-Women on HRT have less deaths from any cause  than those not on HRT. However, this only applies to women if they start HRT under the age of 60, or within 10 years of menopause.(I have provided the evidence throughout this website.)

-Women who start HRT early and use it for more than 10 years are not at significantly increased risk of breast cancer or stroke.(See “Breast cancer and HRT”)

-Bioidentical (natural) hormones are even safer, especially the use of natural progesterone.(See below)

-HRT should be given through the skin, and not as a pill.(see below)

-The basic principle is very simple: Different women require a different dose, by a different route, of different combinations of different hormones, for different symptoms. One size does not fit all.

The evidence supporting the above statements is provided below, for those interested in wading through  some of the many scientific and medical studies done on this subject.

There now has been numerous studies on BHRT which prove the effectiveness and safety of BHRT. More information is available at the chapters Evidence for BHRT and Natural HRT vs Synthetic HRT- The Facts. Below is the most recent and highly credentialed study – reported in the British Medical Journal, the highly esteemed medical journal.

Effect of hormone replacement therapy on cardiovascular events in recently postmenopausal women: randomised trial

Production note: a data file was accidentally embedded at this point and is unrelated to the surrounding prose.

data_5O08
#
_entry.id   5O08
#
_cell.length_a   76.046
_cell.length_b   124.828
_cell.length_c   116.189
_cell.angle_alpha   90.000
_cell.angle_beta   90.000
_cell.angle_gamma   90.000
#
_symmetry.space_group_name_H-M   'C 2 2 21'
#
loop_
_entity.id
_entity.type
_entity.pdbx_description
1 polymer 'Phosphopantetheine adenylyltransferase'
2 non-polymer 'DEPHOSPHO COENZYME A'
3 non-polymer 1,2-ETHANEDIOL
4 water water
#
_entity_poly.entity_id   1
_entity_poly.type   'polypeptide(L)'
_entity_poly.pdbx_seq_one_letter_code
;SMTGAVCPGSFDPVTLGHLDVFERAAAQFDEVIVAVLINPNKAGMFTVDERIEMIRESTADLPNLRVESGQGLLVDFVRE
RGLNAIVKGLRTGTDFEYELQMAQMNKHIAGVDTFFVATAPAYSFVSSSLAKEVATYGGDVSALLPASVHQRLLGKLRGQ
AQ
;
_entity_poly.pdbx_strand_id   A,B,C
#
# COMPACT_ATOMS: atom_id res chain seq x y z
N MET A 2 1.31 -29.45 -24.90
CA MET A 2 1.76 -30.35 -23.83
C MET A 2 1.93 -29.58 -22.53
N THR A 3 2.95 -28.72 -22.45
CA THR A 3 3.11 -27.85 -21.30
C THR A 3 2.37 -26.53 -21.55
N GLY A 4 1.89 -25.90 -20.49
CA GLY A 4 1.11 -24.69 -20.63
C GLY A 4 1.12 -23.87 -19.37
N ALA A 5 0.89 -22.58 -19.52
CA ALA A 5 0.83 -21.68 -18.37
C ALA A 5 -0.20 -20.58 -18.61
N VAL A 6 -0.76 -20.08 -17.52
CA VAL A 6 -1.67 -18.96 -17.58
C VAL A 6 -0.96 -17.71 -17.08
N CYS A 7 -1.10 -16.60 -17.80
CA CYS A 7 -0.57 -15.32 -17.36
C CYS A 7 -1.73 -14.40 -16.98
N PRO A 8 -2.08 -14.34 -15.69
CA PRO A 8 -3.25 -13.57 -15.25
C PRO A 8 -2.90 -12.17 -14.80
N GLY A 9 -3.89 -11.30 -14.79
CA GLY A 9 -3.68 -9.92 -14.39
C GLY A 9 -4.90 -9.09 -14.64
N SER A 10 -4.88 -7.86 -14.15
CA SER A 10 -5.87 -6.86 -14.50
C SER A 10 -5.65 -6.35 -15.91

BMJ  2012; 345 doi: http://dx.doi.org/10.1136/bmj.e6409(Published 9 October 2012)
Cite this as: BMJ 2012;345:e6409

Abstract

Objective To investigate the long term effect of hormone replacement therapy on cardiovascular outcomes in recently postmenopausal women.

Results At inclusion the women on average were aged 50 and had been postmenopausal for seven months. After 10 years of intervention, 16 women in the treatment group experienced the primary composite endpoint compared with 33 in the control group (hazard ratio 0.48, 95% confidence interval 0.26 to 0.87; P=0.015) and 15 died compared with 26 (0.57, 0.30 to 1.08; P=0.084). The reduction in cardiovascular events was not associated with an increase in any cancer (36 in treated group v 39 in control group, 0.92, 0.58 to 1.45; P=0.71) or in breast cancer (10 in treated group v 17 in control group, 0.58, 0.27 to 1.27; P=0.17). The hazard ratio for deep vein thrombosis (2 in treated group v 1 in control group) was 2.01 (0.18 to 22.16) and for stroke (11 in treated group v14 in control group) was 0.77 (0.35 to 1.70). After 16 years the reduction in the primary composite outcome was still present and not associated with an increase in any cancer.

Conclusions After 10 years of randomised treatment, women receiving hormone replacement therapy early after menopause had a significantly reduced risk of mortality, heart failure, or myocardial infarction, without any apparent increase in risk of cancer, venous thromboembolism, or stroke.

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More recent evidence appeared in the Climacteric journal – the official journal of the North American Menopause Society.